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Poetry Slam gives a chance for poets to grow

The University of Maine Campus Activities Board (CAB) hosted their biannual poetry slam in the North Pod of the Memorial Union on Friday, April 6. Eight budding poets shared their original poems in a three-round competition.

The host for the night, Cameron Grover, started things off by telling the audience that they were part of the poets’ performances. He encouraged audience members to snap when something resonated with them and to be engaged and participative listeners.

Grover has been a part of many of the CAB’s poetry slams and was visibly happy with the turnout for the ninth poetry slam the organization has put on since Spring 2014.

“Creative and emotional outlets that give students a voice are what is needed on college campuses today,” Grover said.

Then it was time for the first round, which was highlighted by Annabelle Osborne’s “10 things that will happen when the person you fall for just wants to be friends with benefits,” Cara Morgan’s piece about why Pride Month isn’t bull—-, and Jennifer McArthur’s piece, which included lines such as, “You are Purell in an open cut” and, “You are the pots and pans on the stove after having just done the dishes.”

The poetry slam felt very communal, so even though the poets were competing, they helped each other and gave feedback on one another’s work.

“I wrote one of the poems I performed tonight last week from 4 to 5 a.m.,” McArthur said. “But I have other poems I’ve worked on for two years. So I guess it all depends on the poem. But I look at my poems almost every day.”

“Poetry is alive. It’s always moving and changing and evolving. And that also comes from people outside of your work,” Morgan said. “So exchanging poems like we do and giving feedback to each other is so important.”

Many of the evening’s poems were deeply personal, and everyone had their own unique process for writing and recitation.

“My process is basically spilling my heart out and then making it into something decent,” Osborne said.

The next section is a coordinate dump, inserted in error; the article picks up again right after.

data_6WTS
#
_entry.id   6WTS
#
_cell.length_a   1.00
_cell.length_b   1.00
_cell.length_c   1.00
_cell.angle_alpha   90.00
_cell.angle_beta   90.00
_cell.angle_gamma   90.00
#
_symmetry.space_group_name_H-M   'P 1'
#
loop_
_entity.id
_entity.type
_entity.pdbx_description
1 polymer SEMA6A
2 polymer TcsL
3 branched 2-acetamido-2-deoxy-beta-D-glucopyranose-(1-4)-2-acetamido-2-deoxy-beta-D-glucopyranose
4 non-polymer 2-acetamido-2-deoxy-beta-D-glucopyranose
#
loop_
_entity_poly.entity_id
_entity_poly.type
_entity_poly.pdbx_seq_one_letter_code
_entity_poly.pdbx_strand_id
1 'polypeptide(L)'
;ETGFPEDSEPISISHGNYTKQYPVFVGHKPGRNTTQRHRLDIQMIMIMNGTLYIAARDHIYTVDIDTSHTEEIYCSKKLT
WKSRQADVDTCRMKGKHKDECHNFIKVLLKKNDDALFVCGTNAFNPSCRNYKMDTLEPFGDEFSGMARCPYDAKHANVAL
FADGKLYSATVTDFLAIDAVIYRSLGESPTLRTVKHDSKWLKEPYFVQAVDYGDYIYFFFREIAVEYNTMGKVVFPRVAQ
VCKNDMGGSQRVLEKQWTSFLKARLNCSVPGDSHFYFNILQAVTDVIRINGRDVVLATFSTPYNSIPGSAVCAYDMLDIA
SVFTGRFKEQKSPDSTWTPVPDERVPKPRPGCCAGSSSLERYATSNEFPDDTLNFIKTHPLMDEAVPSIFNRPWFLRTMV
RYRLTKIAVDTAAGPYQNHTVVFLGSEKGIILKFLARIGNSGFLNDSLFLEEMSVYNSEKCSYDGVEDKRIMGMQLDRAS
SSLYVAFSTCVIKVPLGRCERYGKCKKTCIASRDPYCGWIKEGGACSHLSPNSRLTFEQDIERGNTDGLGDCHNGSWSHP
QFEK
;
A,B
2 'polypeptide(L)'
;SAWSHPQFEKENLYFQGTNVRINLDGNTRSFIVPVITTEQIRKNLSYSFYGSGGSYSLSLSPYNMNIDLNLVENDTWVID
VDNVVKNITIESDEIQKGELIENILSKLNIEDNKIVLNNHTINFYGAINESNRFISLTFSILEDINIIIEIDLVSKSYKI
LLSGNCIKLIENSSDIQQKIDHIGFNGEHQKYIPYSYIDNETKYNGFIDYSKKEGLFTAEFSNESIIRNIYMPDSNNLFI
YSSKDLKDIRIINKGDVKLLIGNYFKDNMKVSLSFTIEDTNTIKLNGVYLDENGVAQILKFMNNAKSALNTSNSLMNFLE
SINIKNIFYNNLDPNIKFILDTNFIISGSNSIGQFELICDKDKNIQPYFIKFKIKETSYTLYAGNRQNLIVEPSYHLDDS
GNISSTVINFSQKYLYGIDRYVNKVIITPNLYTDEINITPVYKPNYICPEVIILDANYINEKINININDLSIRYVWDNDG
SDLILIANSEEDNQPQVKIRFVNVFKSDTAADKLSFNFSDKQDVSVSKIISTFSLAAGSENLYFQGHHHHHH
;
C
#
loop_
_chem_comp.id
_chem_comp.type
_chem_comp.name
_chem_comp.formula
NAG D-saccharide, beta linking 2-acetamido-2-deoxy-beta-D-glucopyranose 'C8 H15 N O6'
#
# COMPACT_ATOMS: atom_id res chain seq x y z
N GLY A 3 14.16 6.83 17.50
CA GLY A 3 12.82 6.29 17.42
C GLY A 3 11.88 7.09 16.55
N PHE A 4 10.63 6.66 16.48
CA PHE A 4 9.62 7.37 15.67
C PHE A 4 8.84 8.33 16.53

The next two rounds were highlighted by Aliya Uteuova’s “A Sacred Lesson,” in which her grandmother compares the fingers on a palm to the religions of the world, Harmony Stetson’s piece that compared surrounding oneself with others who have like-minded opinions to “strategically placed windows” in a home and a moving piece by Morgan about a friend’s overdose.

“That was something that took me three years and I wrote it in 40 minutes,” Morgan said. “So it kind of depends on how long you’ve had those thoughts and how you need to get them out.”

After much deliberation from judges and many drum rolls from the audience, Osborne was awarded third place, Uteuova second and Morgan first.

“I have never participated in a poetry slam before. My reading has been very personal and with my friends in a very small group,” Osborne said. “This is very incredible to have people think that I’m actually good and have people come up and compliment my work.”

Regardless of how they finished, all of the poets seemed happy to have a place to share their work and bare their souls.

“I think people have this idea of poetry as Emily Dickinson and Walt Whitman. You expose people to slam and they find something they can connect with,” Morgan said. “It’s the communication of emotion and feeling through poetry. It’s such an important art form. A lot of the people today, we didn’t know each other but we all just exchanged information and we’re friends now.”


This article has been updated from it’s original publication.

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